05/17/12 • A CASE FOR ASPARAGUS
From the May, 2012 Bon Appetit (click here to view the recipe)
For weeks I’ve been looking for a way to feature asparagus on these pages, in large part because nothing says “spring!” like those emerald green spears with the purple-y tips (and yes, also because I simply felt like eating them). The problem was that while the vegetable may find its way into my kitchen with some consistency this time of year, I generally do little more with it than trim it, steam it, and drizzle it with butter and lemon juice—a simple (if satisfying) approach that could hardly be called a recipe. So I went on the hunt for one I could share with you here, something that would give asparagus the star turn it deserves, but that would do so in a way that didn’t dilute the very reason for eating it, namely its bright, grassy flavor. And what I found was . . . not much. Sure, there were the ubiquitous salad treatments and soup recipes, but none seemed quite right for you, either because there just wasn’t enough to them, or because they plain didn’t sound, or taste, all that enticing (I’ve never been much of a fan of asparagus soup). There had to be something I could do with asparagus that would merit a few paragraphs here!
The answer presented itself with the May issue of Bon Appetit, in the form of a spring vegetable and goat cheese tart—“spring vegetable,” in this case, meaning the pairing of asparagus and spring onions. Spring onions. Do you know what those are? . . . Well I only sort of did, so for those of you like me with only the sketchiest of ideas, here’s what I found: “The spring onion has a slightly more rounded and defined bulb than the slender and more delicate green onion. The flavor has more bite and is somewhat hotter.” (Thank you Lowfat Lifestyle!) That being said, and despite what you might expect given its name, I couldn’t find any when I needed them, which was less of an issue than you might expect for two reasons—the first being that the recipe makes it clear you can substitute the spring onions with a somewhat larger number of scallions (otherwise known as “green onions,” see above), and the second being that, the name of the dish notwithstanding, this tart is essentially a platform for asparagus. In other words, the onions are secondary to those emerald green stalks; exactly what I’d been looking for.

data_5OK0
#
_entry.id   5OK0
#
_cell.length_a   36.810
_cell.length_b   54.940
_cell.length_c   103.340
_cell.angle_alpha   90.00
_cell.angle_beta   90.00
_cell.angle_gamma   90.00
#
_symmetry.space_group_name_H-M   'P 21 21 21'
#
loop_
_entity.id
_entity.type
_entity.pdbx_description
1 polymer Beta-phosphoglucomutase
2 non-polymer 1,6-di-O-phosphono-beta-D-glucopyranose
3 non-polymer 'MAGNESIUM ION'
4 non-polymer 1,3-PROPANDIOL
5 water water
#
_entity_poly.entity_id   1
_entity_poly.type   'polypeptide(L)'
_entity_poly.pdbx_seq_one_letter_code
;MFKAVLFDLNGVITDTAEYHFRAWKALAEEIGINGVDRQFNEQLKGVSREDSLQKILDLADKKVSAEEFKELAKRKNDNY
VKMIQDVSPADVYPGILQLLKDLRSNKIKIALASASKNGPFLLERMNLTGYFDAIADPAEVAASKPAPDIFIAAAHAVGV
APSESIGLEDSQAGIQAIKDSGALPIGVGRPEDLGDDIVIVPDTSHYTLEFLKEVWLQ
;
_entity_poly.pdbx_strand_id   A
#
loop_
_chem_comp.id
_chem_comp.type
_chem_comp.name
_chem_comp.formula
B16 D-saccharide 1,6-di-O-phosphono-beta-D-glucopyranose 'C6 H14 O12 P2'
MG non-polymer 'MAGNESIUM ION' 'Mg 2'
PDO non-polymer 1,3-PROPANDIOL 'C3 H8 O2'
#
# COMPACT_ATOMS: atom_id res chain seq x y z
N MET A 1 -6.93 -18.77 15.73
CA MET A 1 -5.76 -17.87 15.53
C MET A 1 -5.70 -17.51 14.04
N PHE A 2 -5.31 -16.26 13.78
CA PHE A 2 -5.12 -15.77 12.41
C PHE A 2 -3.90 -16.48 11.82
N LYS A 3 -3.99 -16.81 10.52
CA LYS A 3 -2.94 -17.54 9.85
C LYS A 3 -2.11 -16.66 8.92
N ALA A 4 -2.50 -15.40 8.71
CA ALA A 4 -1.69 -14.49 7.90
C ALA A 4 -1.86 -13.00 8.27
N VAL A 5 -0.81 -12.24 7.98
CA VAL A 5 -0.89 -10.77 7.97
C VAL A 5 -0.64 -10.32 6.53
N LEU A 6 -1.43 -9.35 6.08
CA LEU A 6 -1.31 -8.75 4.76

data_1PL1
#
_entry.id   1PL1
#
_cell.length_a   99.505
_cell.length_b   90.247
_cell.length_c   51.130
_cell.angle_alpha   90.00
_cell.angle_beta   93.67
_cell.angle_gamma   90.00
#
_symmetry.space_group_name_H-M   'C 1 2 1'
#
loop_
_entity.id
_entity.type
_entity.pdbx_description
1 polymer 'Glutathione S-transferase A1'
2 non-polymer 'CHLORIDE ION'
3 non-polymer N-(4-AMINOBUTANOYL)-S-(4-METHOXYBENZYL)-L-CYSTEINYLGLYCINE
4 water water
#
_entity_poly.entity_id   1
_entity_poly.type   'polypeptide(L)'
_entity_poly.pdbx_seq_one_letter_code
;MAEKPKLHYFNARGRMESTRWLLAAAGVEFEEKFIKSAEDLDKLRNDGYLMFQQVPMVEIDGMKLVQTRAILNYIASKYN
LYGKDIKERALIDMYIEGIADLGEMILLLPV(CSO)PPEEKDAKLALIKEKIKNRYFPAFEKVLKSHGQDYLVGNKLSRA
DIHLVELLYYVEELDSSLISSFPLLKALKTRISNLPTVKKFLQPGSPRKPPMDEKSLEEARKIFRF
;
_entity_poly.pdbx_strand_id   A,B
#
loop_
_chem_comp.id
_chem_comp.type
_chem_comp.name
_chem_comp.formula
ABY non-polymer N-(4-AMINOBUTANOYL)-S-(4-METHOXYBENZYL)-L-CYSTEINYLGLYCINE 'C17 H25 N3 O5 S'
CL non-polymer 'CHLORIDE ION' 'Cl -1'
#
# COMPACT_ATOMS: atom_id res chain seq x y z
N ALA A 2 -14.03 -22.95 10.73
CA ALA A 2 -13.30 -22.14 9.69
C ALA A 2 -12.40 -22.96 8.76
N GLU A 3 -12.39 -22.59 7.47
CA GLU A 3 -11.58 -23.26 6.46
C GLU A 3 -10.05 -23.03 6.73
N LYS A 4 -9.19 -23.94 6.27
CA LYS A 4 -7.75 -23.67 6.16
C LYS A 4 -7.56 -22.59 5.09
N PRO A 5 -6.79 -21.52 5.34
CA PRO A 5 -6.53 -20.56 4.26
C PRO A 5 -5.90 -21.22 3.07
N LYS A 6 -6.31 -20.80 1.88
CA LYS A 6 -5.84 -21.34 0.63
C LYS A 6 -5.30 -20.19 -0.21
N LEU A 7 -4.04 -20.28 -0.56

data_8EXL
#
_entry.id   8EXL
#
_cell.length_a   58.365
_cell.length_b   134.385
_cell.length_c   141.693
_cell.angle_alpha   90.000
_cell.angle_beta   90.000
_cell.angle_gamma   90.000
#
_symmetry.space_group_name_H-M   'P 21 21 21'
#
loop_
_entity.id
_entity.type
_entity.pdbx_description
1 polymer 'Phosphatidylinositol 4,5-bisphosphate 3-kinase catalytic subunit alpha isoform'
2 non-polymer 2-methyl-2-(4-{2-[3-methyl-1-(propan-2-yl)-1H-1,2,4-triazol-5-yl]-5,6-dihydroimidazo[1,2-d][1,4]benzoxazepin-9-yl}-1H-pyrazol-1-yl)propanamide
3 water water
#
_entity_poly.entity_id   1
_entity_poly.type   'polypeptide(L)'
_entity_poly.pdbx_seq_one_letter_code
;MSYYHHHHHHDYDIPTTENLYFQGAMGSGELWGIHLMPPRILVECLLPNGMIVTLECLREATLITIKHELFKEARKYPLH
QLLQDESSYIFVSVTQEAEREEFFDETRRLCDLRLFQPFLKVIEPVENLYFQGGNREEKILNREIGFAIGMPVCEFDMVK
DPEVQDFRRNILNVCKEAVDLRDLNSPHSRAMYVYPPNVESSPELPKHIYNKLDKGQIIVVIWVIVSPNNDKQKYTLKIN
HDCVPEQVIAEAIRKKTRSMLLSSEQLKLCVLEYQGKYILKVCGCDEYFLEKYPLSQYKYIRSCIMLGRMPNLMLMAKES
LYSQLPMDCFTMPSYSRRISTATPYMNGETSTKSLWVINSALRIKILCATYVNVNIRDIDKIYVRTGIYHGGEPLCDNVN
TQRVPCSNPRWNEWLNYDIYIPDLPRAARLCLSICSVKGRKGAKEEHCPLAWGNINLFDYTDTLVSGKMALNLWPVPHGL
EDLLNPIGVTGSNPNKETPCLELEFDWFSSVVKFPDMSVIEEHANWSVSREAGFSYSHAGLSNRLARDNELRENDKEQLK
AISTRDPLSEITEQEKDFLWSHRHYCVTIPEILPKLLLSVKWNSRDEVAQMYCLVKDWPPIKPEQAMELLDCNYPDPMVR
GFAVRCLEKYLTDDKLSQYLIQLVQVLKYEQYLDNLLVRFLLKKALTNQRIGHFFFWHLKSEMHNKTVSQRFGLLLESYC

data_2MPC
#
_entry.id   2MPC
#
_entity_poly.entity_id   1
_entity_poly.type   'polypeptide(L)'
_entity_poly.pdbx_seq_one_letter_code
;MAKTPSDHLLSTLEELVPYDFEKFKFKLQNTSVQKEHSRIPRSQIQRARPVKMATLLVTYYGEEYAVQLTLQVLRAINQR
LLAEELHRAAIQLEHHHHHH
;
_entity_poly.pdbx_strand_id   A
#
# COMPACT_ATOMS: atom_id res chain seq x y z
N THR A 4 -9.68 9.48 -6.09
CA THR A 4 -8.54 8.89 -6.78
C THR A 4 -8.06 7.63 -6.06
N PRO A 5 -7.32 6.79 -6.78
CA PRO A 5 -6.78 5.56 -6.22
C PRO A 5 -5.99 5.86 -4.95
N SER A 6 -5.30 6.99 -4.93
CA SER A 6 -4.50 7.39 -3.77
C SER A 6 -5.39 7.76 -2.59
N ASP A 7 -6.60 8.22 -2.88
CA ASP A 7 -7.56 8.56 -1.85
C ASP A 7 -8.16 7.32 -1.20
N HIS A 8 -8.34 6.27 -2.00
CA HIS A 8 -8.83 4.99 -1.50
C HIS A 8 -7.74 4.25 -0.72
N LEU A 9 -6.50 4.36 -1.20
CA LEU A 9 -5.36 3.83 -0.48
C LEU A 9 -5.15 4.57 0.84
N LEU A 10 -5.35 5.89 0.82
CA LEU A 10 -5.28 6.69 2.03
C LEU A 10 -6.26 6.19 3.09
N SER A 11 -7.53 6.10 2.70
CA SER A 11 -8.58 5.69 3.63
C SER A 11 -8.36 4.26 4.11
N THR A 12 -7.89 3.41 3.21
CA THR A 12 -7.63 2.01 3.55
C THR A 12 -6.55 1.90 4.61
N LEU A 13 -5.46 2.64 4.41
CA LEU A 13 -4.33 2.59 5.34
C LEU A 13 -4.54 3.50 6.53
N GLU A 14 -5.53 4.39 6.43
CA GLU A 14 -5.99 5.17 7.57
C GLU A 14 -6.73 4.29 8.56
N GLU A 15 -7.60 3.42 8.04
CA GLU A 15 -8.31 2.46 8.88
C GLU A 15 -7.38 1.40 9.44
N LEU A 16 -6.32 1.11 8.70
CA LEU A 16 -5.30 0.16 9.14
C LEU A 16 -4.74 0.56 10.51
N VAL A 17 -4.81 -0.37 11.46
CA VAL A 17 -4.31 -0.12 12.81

I also love any excuse to pile ingredients into a pastry shell, as this recipe has you do. Since preparing pie crust is a time-suck that ranks high on the least-favorite-things-to-make list of many a home cook, BA generously suggests that readers use a store-bought crust, as they do. If you can find one that you like, I say go for it, though for the sake of this posting, and because I don’t actually mind making pie crust, I went ahead and assembled my own (the recipe, also from BA, is included below). And for what it’s worth, as written it’s a fairly stress-free exercise, with the greatest challenge directed at your patience, since the dough must chill twice (first in its pre-rolled state for an hour, then in the tart pan for an additional twenty minutes), and baked an equal number of times (once with pie weights, once without, for a total of about forty minutes). But really, beyond the mixing and the rolling and the waiting, there’s nothing much to it.